There are songs with upbeat and easily understood lyrics in contemporary Russian rock and of the Soviet variety that remain classics to this day. Listen to Anna German or Vladimir Vysotsky, or Kino, Bi-2, and MumiTroll, among contemporary artists. Then you can share your impressions with Russians who will be very impressed with your knowledge of their musical culture!

Tip Number 7: Read in Russian.

There are free newspapers distributed in the underground. These newspaper articles are short and written in a simple, highly accessible style for novices. If you have exceeded the basics of the Russian language, try reading novels. Contrary to what one thinks, Tolstoy has a clear and simple language. Among contemporary writers, try a novel by Boris Akunin (author of the series of historical crime novels translated into English and whose hero is Inspector Erast Fandorin). Read quietly to soak up the language, but do not try to understand everything. Do not use a dictionary unless word really prevents the understanding of a sentence. Another idea is to try reading bilingual editions of short stories by Pushkin, Chekhov, Turgenev, etc., in Folio.

Tip Number 8: Listen to Russian radio.

Listening to Russian radio broadcasts is just as effective for learning Russian but is less politicized than most television broadcasts. We recommend listening to Business FM БизнесФМ or Vesti FM ВестиФМ for general info, and to Radio Chanson Радио Шансон or Radio Dacha РадиоДача for Russian folk music (though in small doses if you are not a fan of pop and folk music). The titles of radio news and weather forecasts are very good training in learning Russian, as they are often repeated every day. For those students of Russian who are more advanced, there is also the radio station “Echo of Moscow” – Эхо Москвы (Ekho Maskvy); not only will you progress quickly in Russian, but you can also learn of political life in Russia.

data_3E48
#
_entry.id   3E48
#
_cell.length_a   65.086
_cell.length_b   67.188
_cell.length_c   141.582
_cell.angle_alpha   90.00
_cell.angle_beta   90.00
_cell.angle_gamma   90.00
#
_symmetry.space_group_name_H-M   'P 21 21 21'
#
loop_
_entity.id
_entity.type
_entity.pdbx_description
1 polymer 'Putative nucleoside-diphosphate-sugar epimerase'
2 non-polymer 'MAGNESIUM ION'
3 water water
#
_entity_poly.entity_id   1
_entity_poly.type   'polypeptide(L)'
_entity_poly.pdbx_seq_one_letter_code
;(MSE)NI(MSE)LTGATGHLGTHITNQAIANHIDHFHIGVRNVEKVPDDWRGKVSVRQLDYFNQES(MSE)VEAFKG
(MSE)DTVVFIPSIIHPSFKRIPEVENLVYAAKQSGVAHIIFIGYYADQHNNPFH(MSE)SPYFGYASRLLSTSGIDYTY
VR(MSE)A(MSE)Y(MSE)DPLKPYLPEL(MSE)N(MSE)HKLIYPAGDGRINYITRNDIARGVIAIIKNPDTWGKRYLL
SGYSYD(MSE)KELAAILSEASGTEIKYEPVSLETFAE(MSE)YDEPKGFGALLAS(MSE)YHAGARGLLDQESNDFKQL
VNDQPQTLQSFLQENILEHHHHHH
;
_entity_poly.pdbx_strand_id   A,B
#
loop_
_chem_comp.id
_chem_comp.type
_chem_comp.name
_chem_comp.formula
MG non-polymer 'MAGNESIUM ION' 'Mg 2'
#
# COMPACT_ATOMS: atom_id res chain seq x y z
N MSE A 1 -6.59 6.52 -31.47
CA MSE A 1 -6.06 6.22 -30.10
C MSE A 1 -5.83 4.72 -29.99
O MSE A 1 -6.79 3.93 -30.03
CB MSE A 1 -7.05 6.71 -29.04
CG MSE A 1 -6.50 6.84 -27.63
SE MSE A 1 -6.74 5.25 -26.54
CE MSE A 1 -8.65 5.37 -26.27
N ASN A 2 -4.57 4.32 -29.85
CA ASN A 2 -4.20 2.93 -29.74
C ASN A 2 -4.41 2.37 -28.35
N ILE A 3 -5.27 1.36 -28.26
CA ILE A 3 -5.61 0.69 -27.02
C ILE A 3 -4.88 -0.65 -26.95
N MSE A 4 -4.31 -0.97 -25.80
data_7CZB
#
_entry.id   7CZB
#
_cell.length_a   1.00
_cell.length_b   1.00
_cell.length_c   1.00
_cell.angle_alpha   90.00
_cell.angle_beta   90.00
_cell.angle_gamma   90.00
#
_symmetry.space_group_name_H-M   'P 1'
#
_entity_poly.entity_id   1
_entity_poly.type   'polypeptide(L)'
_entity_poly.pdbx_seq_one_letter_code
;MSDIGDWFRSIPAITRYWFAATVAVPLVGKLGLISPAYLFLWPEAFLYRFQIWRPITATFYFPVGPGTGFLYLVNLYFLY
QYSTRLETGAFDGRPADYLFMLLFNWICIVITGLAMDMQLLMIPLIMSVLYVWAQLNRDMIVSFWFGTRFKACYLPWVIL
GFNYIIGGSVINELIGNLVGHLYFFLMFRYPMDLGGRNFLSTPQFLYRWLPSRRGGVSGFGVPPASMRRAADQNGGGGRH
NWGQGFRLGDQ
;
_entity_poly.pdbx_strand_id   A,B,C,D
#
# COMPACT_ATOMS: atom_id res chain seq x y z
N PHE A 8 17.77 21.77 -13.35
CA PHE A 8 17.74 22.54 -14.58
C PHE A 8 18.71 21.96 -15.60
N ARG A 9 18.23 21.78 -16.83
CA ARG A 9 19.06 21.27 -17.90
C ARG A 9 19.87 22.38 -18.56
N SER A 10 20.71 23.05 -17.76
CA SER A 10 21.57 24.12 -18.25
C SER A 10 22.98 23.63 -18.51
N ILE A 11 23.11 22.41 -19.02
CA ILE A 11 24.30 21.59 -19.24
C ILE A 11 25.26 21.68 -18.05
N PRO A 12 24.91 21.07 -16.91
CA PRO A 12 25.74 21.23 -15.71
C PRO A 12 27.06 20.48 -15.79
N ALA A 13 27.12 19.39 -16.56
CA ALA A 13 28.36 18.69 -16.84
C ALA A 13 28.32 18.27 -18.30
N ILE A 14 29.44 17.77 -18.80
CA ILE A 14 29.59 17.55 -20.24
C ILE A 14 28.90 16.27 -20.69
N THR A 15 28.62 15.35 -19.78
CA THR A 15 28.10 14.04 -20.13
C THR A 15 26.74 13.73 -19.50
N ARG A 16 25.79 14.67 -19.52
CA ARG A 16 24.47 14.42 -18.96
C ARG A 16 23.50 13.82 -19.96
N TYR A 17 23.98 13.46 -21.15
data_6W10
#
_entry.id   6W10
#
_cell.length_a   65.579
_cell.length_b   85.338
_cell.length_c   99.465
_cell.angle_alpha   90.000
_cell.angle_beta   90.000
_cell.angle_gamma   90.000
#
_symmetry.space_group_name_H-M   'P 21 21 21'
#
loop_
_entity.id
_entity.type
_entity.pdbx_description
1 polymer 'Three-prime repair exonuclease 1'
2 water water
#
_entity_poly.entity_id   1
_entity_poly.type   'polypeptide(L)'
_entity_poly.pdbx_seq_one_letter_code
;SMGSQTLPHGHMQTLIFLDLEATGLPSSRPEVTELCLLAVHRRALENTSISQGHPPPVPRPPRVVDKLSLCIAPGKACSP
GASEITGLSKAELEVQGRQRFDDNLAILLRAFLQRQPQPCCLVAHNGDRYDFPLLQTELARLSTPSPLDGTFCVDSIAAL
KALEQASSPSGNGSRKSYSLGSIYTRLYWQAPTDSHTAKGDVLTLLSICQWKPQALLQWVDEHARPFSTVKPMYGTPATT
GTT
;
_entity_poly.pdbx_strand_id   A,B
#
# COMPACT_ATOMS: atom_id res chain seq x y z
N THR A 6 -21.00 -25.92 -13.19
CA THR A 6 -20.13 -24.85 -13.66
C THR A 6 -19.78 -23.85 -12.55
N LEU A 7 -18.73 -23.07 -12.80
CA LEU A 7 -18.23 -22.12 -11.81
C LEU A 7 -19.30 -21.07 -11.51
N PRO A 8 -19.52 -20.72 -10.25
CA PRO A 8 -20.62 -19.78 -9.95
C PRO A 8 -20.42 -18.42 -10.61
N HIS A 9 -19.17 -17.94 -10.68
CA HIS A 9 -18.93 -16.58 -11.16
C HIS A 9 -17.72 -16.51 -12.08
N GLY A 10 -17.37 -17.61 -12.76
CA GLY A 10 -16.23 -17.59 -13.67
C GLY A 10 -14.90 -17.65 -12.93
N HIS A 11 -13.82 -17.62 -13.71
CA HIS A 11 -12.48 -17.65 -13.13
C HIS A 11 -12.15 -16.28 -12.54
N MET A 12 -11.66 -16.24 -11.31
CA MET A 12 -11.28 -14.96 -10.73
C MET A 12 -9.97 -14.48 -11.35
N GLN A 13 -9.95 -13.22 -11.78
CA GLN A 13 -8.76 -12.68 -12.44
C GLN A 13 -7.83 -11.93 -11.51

Tip Number 9: Watch Soviet-era and Russian cartoons and animated films.

Russians have many cartoons that date from the Soviet era and which are still shown to current generations. Always very caring and intended to teach lessons about Russian life, these cartoons teach children to speak about everyday and familiar topics using rhymes and puns. The cartoon Tale of a white ice cube – Cказка о белой льдинке (skaska a bieloy ldinkie), for example, is very effective in studying the use of the words cleanliness – чистота (Chistata) and  order порядок (pariadok) and phrases linked to them. Cleanitall – Мойдодыр (Moydadyr) is very useful to learn the different stages of the day, the names of animals, and this is surely the only animation where you can see a sink that speaks! However, avoid storybooks that use often-poetic language which are more appropriate for a native speaker.

Tip Number 10: Study Russian with CREF’s pedagogical professionals.

All these tips are not as effective without high-quality Russian courses. For example, the teachers at CREF are highly-educated and talented professionals. They are recruited not only on the basis of their training and experience, but also on their charisma. They will share their passion for the Russian language and Russian culture with you. Then, you are sure to make rapid progress in speaking Russian!